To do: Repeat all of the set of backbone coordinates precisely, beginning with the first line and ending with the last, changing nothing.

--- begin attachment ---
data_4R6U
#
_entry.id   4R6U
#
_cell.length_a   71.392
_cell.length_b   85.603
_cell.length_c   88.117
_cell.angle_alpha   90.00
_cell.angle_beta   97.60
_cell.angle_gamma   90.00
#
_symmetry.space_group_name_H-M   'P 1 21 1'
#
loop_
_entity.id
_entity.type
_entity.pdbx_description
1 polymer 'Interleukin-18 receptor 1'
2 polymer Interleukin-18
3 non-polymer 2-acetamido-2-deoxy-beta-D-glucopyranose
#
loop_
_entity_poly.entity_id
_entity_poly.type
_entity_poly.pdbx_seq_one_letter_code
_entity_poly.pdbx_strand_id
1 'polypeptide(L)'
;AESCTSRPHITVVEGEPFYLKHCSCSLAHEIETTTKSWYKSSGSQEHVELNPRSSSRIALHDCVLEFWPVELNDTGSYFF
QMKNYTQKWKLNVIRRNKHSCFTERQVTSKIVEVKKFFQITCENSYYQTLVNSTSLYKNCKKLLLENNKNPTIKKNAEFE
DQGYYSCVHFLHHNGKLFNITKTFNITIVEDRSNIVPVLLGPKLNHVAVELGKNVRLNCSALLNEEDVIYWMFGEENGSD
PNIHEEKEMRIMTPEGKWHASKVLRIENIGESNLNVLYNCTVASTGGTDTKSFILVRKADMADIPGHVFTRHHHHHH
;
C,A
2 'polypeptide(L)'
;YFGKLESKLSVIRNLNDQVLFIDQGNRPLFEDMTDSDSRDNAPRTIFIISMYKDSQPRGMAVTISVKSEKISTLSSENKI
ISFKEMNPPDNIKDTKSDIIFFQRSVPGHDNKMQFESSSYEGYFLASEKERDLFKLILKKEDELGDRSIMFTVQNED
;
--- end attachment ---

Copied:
data_4R6U
#
_entry.id   4R6U
#
_cell.length_a   71.392
_cell.length_b   85.603
_cell.length_c   88.117
_cell.angle_alpha   90.00
_cell.angle_beta   97.60
_cell.angle_gamma   90.00
#
_symmetry.space_group_name_H-M   'P 1 21 1'
#
loop_
_entity.id
_entity.type
_entity.pdbx_description
1 polymer 'Interleukin-18 receptor 1'
2 polymer Interleukin-18
3 non-polymer 2-acetamido-2-deoxy-beta-D-glucopyranose
#
loop_
_entity_poly.entity_id
_entity_poly.type
_entity_poly.pdbx_seq_one_letter_code
_entity_poly.pdbx_strand_id
1 'polypeptide(L)'
;AESCTSRPHITVVEGEPFYLKHCSCSLAHEIETTTKSWYKSSGSQEHVELNPRSSSRIALHDCVLEFWPVELNDTGSYFF
QMKNYTQKWKLNVIRRNKHSCFTERQVTSKIVEVKKFFQITCENSYYQTLVNSTSLYKNCKKLLLENNKNPTIKKNAEFE
DQGYYSCVHFLHHNGKLFNITKTFNITIVEDRSNIVPVLLGPKLNHVAVELGKNVRLNCSALLNEEDVIYWMFGEENGSD
PNIHEEKEMRIMTPEGKWHASKVLRIENIGESNLNVLYNCTVASTGGTDTKSFILVRKADMADIPGHVFTRHHHHHH
;
C,A
2 'polypeptide(L)'
;YFGKLESKLSVIRNLNDQVLFIDQGNRPLFEDMTDSDSRDNAPRTIFIISMYKDSQPRGMAVTISVKSEKISTLSSENKI
ISFKEMNPPDNIKDTKSDIIFFQRSVPGHDNKMQFESSSYEGYFLASEKERDLFKLILKKEDELGDRSIMFTVQNED
;